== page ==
Saturday, July 13, 2024

Colorado Coroner Accused of Going on Strike, Leaving Body to Rot amid Salary Dispute

'I think there were ways to handle this more professionally...'

(Jacob Bruns, Headline USA) A Colorado coroner allegedly refused over the Memorial Day weekend to pick up any additional bodies until local supervisors agreed to discuss a pay raise, leaving at least one body to rot in a field for several hours as medics sought another alternative, the Daily Mail reported.

Prowers County Coroner Tommy Dunagan, an elected official, argued that he should not have to work more than 20 hours per week in order to earn his part-time salary, refusing to pick up a body over the holiday weekend because he “had his hours in” for that week already.

As a result, Ron Cook, chairman of the County Commission, noted that the body was left lying in a field while officials waited for someone who was legally allowed to transport it.

Dunagan agreed to arrive at the scene only after commissioners agreed to hold a special meeting to discuss his salary.

That meeting, however, proved to be more about holding him to account for his dereliction of duty than to renegotiating his pay.

They said Dunagan “took an oath as the coroner… to take care of any deaths in the county” and had failed to fulfill his responsibility.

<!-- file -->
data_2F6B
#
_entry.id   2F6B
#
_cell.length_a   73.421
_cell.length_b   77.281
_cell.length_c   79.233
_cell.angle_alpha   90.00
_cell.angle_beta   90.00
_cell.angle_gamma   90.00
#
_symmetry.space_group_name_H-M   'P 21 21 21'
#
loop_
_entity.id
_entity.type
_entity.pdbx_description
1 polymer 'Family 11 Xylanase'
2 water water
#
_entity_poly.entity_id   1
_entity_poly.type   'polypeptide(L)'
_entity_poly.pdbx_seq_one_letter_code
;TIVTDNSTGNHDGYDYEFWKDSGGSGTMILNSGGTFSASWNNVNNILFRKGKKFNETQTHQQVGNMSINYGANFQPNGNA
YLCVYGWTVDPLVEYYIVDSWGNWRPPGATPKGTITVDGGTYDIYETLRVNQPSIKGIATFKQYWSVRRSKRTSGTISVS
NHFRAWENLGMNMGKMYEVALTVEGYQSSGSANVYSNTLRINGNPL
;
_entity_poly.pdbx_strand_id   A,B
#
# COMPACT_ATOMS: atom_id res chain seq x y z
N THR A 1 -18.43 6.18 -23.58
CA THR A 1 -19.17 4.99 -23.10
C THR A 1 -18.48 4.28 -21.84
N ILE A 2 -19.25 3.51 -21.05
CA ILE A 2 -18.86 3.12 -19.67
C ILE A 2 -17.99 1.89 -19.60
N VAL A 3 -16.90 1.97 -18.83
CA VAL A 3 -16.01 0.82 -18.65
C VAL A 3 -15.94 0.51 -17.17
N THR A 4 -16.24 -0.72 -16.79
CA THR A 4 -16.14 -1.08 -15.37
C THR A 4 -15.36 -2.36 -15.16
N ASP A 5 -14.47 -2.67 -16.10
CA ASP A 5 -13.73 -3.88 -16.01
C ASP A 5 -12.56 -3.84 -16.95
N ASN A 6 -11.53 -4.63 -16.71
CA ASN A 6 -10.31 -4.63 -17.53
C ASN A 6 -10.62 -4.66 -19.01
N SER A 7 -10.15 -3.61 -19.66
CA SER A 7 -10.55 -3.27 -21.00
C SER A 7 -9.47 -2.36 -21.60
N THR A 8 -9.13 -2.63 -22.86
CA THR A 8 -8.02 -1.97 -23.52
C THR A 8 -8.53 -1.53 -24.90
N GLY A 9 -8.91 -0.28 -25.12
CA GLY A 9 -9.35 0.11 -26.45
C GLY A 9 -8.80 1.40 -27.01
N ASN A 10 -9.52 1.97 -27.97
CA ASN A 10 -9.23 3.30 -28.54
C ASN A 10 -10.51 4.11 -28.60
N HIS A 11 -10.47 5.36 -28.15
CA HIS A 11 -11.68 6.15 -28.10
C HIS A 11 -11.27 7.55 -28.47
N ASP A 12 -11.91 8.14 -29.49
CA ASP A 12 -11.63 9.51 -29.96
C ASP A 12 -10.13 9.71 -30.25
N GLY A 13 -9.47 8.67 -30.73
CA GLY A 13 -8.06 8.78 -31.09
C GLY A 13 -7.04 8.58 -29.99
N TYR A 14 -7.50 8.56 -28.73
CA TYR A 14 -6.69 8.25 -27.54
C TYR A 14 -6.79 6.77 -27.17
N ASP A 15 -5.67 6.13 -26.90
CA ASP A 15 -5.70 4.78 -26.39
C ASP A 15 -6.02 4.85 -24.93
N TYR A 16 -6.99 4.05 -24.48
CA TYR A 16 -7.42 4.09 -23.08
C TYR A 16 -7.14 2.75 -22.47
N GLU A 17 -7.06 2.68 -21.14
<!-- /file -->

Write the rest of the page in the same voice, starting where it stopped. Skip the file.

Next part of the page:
Cook called it a “very unfortunate” situation, claiming to know the deceased and lamenting the open, public nature of the salary dispute.

“It was very upsetting that this conversation had to go public,” he said. “I think there were ways to handle this more professionally.”

Dunagan, meanwhile, claimed that the local media had been fed information by the County Commission and had exaggerated what happened, insisting that the body was not “left lying in a field because I refused to respond.”

Moreover, he accused the commissioners of inviting “several uninterested parties and my political rivals to the meeting”—an act that he said was “improper” and “disrespectful” to the deceased.

Dunagan was also grilled by residents who attended the meeting to comment publicly.

One resident called his actions “inappropriate,” and another said they were “despicable.”

Another Prowers County resident suggested that the coroner chose in inopportune time to try to engage in salary negotiations.

“At that moment you decided to dig your heels in and leave a human body, disrespectfully, waiting for you to decide whether or not they are paying you enough money.”

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